Pazop from Belgium were an early '70s progressive rock group with some jazz-fusion tendencies. Though their music was beyond the ordinary, they were never able to release an album during their short lifetime.
- Dirk Bogaert / lead vocals, flute
- Frank Wuyts / keyboards, vocals
- Kuba Szczepansky / violin
- Patrick Cogneaux / bass
- Jacky Mauer / percussions
1. Le la Loo Loo le La (2:29) 2. Harlequin of Love (2:50) 3. Crying for Disaster's Hand (4:08) 4. What Is the Further Purpose (3:10) 5. Swaying Fire (3:32) 6. Mirela (2:10) 7. Freedom Dance (3:28) 8. Lovelight (4:06) 9. Bami, Lychee, Si (5:26) 10. Harlequin of Love [Second Version] (3:08) 11. Can It Be Sin (6:54) 12. And the Hermit Will Be the Master (5:18) 13. M.M.M. (5:50) 14. In the Army (Devil Likes Smoke) (1:37) 15. Airport Formalities and Taking Off... (6:18) 16. It's the End (0:44)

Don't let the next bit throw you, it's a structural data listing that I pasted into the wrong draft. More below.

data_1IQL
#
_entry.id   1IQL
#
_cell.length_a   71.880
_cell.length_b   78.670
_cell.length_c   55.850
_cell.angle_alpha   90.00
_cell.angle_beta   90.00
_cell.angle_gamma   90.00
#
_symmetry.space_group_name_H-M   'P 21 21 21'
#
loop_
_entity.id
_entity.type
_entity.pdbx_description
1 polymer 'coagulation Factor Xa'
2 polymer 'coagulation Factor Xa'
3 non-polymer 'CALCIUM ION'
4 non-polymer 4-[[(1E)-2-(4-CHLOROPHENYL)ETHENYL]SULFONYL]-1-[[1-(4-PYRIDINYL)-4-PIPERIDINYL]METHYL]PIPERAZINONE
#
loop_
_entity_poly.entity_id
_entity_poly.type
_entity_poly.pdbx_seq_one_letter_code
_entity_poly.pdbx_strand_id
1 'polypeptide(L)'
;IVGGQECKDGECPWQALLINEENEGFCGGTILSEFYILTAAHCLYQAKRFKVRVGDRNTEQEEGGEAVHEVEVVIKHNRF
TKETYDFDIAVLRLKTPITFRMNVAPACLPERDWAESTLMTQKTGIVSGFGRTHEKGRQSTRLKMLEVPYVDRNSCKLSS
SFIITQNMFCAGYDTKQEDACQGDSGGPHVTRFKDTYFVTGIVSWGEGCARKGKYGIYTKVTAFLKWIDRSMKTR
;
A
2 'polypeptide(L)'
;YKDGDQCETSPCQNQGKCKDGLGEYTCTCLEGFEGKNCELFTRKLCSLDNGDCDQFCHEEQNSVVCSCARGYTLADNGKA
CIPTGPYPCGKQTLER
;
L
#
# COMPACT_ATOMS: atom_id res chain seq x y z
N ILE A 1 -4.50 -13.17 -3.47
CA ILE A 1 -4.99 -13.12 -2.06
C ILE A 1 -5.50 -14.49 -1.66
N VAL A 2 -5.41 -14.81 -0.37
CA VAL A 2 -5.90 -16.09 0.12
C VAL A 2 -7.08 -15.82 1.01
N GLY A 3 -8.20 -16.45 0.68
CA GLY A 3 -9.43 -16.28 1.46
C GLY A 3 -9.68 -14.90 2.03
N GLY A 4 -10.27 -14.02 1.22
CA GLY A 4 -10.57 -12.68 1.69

The Belgian progressive rock group Pazop had the misfortune of never being able to release the two albums they recorded in the early '70s, and this CD gathers up most of those tracks, excluding four tracks that were far more commercial than the group's normal sound. As might be expected from a group of musicians who are equally adept at jazz, rock, and classical music, Pazop's sound is a highly complex mix of King Crimson, Canterbury, and even RIO styles filtered through a more continental Europe sensibility, with lots of flute, keyboard, and violin soloing, and fast change-ups. Fortunately they play with enough energy that one doesn't even notice the lack of an electric guitar. There are also some other little touches: sounds of breaking glass on the first version of "Harlequin of Love," lunatic laughter followed by a brief campy riff of Offenbach in "And the Hermit Will Be a Master," whereas "Bami, Lychee, Si" has a humorous and jazzy lightness that recalls everything from early Frank Zappa to Moving Gelatin Plates, and the very short "In the Army" is even more quirky and hilarious. Most pieces have vocals sung by flutist Dirk Bogaert in a gruff voice in a strangely accented English that matches the angular edges of many of the compositions. Excellent stuff throughout; Pazop has the chops of the best early-'70s prog rockers, but without the bombast.